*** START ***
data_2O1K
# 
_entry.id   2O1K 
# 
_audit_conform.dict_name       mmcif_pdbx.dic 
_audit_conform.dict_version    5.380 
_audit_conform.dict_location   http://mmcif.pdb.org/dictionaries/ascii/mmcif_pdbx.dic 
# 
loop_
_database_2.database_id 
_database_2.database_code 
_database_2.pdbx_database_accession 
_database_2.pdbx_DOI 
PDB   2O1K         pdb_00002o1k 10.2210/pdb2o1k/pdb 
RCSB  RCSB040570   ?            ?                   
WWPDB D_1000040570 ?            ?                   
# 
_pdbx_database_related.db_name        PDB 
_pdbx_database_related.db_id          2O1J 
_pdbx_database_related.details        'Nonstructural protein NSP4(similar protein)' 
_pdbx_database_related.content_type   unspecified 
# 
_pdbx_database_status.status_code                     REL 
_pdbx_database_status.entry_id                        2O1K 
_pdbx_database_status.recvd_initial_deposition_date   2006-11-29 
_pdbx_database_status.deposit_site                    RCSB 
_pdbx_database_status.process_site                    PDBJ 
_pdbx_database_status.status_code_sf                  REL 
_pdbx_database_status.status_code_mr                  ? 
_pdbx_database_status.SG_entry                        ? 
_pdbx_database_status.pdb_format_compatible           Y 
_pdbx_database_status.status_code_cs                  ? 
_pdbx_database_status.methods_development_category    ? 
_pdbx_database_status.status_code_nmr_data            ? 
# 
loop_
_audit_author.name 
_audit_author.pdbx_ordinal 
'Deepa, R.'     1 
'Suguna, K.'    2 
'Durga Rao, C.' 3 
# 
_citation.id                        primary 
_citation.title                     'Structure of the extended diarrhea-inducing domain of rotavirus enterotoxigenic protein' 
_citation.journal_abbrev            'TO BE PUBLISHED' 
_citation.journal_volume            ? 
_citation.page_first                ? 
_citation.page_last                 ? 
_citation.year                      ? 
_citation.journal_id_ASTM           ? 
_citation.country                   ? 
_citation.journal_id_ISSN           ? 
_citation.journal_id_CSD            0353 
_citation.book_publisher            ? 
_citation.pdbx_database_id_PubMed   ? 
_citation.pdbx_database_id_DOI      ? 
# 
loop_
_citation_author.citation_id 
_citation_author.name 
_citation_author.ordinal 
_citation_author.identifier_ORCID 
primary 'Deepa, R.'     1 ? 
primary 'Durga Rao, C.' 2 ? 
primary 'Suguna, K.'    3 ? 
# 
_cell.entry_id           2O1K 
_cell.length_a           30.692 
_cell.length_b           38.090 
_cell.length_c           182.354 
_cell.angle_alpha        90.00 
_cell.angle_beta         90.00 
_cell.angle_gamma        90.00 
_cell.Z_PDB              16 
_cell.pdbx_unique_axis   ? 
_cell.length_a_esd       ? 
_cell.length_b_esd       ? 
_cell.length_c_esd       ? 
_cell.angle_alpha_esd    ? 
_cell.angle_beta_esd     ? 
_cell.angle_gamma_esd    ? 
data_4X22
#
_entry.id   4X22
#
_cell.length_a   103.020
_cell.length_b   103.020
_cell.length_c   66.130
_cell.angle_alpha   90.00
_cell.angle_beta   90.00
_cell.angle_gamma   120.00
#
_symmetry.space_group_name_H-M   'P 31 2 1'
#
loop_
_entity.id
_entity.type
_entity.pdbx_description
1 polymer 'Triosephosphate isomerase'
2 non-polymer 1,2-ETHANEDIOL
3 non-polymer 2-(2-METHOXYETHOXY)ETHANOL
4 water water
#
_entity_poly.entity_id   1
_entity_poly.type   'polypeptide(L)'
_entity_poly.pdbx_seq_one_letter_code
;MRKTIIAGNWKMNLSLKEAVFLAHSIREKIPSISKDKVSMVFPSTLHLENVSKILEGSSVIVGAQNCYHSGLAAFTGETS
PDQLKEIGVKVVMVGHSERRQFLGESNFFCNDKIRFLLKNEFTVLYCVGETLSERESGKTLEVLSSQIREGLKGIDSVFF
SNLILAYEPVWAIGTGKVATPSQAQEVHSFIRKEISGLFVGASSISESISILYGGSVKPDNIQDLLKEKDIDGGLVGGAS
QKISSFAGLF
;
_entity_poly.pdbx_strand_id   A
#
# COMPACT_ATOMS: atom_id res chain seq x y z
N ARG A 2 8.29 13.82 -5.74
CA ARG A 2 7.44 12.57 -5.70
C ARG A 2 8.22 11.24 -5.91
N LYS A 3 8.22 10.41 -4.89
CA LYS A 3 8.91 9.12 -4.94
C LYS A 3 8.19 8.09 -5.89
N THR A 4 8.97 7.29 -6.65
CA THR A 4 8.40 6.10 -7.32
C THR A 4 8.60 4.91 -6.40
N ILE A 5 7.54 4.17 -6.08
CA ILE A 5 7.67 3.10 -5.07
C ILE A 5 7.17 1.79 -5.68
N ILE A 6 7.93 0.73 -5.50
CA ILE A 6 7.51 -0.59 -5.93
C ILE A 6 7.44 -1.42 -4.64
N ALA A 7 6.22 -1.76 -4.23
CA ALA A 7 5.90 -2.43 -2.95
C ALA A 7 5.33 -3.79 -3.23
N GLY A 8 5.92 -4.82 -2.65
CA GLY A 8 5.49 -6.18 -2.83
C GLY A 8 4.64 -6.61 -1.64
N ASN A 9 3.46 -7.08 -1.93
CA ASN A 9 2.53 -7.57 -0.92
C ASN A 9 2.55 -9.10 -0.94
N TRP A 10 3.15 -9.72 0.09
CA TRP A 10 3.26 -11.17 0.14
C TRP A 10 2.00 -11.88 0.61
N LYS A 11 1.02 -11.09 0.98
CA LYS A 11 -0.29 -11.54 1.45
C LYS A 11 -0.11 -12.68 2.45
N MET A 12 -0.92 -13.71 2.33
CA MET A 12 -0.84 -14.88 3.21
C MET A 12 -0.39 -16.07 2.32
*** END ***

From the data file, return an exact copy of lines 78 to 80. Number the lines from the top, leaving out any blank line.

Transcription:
_cell.length_c_esd       ? 
_cell.angle_alpha_esd    ? 
_cell.angle_beta_esd     ? 